General Atomics Establishes Memorial Website for Fusion Pioneer Tihiro Ohkawa
Web site reviews Ohkawa’s remarkable life and contributions to fusion energy science
San Diego, June 26, 2018 – During his six-decade career researching plasma physics, Dr. Tihiro Ohkawa helped lay the groundwork for much of modern fusion energy science. Ohkawa, who passed away in 2014, spent 34 years at General Atomics (GA), where he was a long-time leader of the company’s controlled fusion program.
Now, in cooperation with the Ohkawa family and Ohkawa’s former colleague Dr. Teruo Tamano, GA has established a memorial web site – www.fusion-holy-grail.net – honoring his many contributions to fusion science. The URL reflects Ohkawa’s lifelong quest for fusion energy, a goal he often referred to as the “Holy Grail.” Illustrated with family photos and GA archival images, and enriched by numerous anecdotes from his many friends and colleagues, the site provides an in-depth look at his remarkable life.
A native of Japan, Ohkawa received his Ph.D. in physics from the University of Tokyo. In 1960, he joined General Atomics, then a division of General Dynamics that had begun a private magnetic fusion research program. In 1969, Ohkawa proposed building a kidney-shaped plasma tokamak. Until that point, tokamak plasmas were circular in cross section. Ohkawa christened his concept "Doublet," for double tokamak, and built a small device at GA.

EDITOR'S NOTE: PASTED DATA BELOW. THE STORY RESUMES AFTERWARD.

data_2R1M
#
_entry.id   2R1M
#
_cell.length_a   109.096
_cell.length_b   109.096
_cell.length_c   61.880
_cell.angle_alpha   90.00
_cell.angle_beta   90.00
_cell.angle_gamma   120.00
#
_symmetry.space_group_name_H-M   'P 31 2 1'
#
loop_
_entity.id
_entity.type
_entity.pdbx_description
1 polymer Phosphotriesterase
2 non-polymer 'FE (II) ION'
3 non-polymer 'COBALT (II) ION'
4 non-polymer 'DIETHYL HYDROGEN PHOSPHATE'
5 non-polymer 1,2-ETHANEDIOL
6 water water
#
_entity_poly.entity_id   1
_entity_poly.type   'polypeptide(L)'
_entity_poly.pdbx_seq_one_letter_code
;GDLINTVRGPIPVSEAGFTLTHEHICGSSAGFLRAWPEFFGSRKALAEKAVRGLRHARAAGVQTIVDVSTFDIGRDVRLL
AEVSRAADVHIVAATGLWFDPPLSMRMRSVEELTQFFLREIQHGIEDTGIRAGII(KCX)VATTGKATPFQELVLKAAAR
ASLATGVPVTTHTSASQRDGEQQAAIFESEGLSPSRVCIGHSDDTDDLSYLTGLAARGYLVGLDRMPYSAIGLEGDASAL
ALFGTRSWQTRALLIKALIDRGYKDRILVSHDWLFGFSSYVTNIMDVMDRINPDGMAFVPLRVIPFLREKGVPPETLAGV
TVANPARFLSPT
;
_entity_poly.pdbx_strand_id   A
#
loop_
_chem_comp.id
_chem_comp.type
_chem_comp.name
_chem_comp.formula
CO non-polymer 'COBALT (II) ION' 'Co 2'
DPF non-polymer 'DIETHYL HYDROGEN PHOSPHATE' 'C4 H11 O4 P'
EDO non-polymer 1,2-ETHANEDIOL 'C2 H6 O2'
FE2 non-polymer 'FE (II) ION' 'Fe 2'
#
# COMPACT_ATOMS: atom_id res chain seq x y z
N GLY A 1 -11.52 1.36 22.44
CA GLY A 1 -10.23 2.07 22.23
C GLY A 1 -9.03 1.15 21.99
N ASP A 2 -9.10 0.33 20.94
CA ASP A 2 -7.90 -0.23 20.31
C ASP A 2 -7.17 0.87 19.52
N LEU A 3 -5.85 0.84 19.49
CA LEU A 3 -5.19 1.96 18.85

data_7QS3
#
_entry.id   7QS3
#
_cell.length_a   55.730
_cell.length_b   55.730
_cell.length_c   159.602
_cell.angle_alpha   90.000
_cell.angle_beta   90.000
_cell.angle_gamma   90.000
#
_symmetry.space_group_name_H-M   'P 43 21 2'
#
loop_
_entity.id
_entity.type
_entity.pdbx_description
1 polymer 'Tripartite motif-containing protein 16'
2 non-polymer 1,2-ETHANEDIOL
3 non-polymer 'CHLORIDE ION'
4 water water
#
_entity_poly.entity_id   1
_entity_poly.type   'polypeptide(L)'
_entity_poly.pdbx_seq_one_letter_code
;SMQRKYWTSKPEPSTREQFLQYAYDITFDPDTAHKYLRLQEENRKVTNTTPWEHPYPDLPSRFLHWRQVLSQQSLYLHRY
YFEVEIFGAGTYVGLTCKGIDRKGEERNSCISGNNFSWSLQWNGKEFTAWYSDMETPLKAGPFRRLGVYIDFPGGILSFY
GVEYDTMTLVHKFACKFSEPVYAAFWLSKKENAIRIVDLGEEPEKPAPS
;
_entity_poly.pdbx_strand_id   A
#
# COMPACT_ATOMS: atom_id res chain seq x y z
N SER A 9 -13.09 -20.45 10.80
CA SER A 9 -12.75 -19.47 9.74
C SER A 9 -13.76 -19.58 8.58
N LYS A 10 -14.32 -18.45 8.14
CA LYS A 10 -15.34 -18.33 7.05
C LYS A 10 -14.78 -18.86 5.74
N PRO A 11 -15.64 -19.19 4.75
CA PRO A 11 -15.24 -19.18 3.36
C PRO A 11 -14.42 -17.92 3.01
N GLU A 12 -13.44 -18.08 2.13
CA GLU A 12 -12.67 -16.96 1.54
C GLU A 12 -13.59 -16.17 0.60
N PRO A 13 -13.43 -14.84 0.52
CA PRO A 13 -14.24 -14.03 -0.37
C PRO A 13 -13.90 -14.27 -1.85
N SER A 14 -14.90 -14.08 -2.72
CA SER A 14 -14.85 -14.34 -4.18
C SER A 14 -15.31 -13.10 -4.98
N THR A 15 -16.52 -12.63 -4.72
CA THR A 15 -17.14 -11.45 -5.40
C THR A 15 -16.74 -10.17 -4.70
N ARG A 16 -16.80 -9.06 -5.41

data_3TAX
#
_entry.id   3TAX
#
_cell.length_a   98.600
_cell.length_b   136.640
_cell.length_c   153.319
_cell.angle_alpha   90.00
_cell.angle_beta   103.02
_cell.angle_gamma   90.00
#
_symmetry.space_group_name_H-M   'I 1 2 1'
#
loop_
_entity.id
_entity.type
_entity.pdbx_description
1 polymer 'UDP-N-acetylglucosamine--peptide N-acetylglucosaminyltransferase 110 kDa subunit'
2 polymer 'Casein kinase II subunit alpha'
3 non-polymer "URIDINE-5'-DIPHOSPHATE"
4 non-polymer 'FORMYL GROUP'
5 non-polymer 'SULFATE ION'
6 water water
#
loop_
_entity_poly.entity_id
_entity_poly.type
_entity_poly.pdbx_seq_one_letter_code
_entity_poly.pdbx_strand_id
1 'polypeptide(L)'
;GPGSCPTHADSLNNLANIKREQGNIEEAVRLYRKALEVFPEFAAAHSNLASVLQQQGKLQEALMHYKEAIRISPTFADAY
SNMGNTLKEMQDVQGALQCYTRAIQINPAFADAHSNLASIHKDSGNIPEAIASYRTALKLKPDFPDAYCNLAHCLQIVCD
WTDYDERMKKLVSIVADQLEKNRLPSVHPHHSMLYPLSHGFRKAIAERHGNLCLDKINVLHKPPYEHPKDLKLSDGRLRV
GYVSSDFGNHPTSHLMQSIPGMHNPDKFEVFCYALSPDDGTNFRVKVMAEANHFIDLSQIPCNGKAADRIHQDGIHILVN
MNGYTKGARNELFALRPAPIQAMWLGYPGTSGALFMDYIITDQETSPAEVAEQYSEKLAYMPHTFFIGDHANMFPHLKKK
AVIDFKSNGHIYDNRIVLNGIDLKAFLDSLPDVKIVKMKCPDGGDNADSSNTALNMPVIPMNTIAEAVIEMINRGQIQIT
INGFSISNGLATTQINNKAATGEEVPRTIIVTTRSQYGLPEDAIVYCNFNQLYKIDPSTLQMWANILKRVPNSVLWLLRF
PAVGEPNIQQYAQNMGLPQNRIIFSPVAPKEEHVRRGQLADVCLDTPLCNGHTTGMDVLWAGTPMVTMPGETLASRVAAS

Ohkawa then proposed building a major new tokamak device called Doublet III and funded by the U.S. Department of Energy. Under Ohkawa's leadership, the GA group became recognized as a world leader in magnetic fusion research. Doublet III has since been upgraded into what is now the DIII-D National Fusion Facility, the largest magnetic fusion program in the nation, which continues to produce outstanding scientific results.
Ohkawa later became a vice chairman of General Atomics, as well as director of GA's Institute for the Development and Application of Advanced Technology. He was a recipient of the American Physical Society's James Clerk Maxwell Prize for Plasma Physics. He retired from GA in 1994.
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